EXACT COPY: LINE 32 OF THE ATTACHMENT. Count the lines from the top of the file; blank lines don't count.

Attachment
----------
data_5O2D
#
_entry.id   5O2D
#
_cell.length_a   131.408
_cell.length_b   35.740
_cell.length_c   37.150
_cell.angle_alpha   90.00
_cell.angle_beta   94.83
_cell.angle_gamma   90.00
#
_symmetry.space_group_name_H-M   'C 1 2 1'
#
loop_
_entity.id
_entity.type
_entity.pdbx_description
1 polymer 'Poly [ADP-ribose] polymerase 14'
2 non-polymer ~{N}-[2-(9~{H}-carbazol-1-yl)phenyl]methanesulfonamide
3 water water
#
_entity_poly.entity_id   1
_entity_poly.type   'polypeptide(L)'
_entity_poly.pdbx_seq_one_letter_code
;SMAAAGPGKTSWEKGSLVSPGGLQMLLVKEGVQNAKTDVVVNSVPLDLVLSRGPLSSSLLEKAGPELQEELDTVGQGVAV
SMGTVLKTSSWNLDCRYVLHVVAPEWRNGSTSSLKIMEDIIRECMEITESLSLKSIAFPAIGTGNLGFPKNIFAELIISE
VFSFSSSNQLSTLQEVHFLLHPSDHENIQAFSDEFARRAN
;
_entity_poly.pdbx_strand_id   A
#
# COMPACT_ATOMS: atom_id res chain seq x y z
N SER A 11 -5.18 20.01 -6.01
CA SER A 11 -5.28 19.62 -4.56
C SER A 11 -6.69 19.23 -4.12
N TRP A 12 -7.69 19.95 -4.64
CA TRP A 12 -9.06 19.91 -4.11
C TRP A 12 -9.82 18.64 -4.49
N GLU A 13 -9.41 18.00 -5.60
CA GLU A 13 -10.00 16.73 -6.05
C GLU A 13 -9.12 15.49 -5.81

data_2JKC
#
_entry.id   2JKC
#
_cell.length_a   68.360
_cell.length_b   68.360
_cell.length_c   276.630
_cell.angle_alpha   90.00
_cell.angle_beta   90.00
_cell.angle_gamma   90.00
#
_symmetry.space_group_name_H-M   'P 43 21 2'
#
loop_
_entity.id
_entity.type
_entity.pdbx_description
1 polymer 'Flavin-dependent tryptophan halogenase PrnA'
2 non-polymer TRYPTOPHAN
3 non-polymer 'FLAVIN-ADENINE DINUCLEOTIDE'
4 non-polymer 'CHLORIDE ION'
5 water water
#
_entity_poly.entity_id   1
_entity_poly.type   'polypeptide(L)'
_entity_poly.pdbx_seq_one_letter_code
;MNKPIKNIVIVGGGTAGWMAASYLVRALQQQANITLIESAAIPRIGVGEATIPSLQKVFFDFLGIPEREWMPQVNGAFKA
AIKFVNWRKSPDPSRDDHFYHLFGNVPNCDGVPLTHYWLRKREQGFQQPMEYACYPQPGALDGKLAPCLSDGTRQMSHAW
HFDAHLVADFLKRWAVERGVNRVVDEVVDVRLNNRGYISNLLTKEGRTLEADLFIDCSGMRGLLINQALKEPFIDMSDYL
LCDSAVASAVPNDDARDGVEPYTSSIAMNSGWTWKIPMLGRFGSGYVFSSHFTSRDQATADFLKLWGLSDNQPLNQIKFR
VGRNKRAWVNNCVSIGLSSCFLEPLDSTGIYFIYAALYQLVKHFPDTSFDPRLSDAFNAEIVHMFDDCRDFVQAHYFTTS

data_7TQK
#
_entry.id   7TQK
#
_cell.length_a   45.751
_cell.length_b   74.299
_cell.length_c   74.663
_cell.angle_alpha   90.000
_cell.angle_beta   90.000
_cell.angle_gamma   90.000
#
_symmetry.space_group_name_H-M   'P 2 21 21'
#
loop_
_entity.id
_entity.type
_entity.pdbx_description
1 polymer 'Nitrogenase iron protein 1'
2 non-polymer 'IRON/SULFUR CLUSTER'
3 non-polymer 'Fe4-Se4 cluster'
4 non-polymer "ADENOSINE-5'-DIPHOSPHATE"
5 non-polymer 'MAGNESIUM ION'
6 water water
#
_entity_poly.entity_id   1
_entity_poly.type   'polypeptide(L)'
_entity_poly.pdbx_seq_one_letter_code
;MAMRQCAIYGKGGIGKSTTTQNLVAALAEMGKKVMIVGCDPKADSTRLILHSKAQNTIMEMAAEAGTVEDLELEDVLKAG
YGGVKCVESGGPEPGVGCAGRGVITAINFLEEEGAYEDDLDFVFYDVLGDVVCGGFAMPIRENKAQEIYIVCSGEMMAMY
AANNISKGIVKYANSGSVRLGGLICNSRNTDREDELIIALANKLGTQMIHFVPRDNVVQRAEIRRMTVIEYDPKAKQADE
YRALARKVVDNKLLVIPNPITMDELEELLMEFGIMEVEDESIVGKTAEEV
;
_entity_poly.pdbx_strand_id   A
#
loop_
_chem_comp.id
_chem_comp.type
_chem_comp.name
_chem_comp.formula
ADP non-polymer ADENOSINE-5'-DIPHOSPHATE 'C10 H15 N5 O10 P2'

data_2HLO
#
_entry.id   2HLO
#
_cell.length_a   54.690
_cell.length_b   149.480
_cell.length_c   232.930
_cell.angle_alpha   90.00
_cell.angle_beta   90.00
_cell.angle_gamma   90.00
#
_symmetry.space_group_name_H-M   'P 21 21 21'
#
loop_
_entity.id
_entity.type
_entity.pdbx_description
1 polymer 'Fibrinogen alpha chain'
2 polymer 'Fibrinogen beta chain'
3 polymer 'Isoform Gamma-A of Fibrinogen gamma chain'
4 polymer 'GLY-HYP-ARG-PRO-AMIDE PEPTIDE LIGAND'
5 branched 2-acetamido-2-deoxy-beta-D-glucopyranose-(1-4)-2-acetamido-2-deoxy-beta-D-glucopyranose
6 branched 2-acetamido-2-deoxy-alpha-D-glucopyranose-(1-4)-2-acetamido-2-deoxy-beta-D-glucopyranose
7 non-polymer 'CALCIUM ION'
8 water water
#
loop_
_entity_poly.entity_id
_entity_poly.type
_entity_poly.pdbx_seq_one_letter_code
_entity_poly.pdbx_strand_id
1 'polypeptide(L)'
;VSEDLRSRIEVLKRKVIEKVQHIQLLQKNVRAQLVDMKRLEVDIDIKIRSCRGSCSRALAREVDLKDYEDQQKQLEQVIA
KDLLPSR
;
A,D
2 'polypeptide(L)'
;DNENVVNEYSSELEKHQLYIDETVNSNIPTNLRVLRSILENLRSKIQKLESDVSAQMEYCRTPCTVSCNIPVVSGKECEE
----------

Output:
N SER A 11 -5.18 20.01 -6.01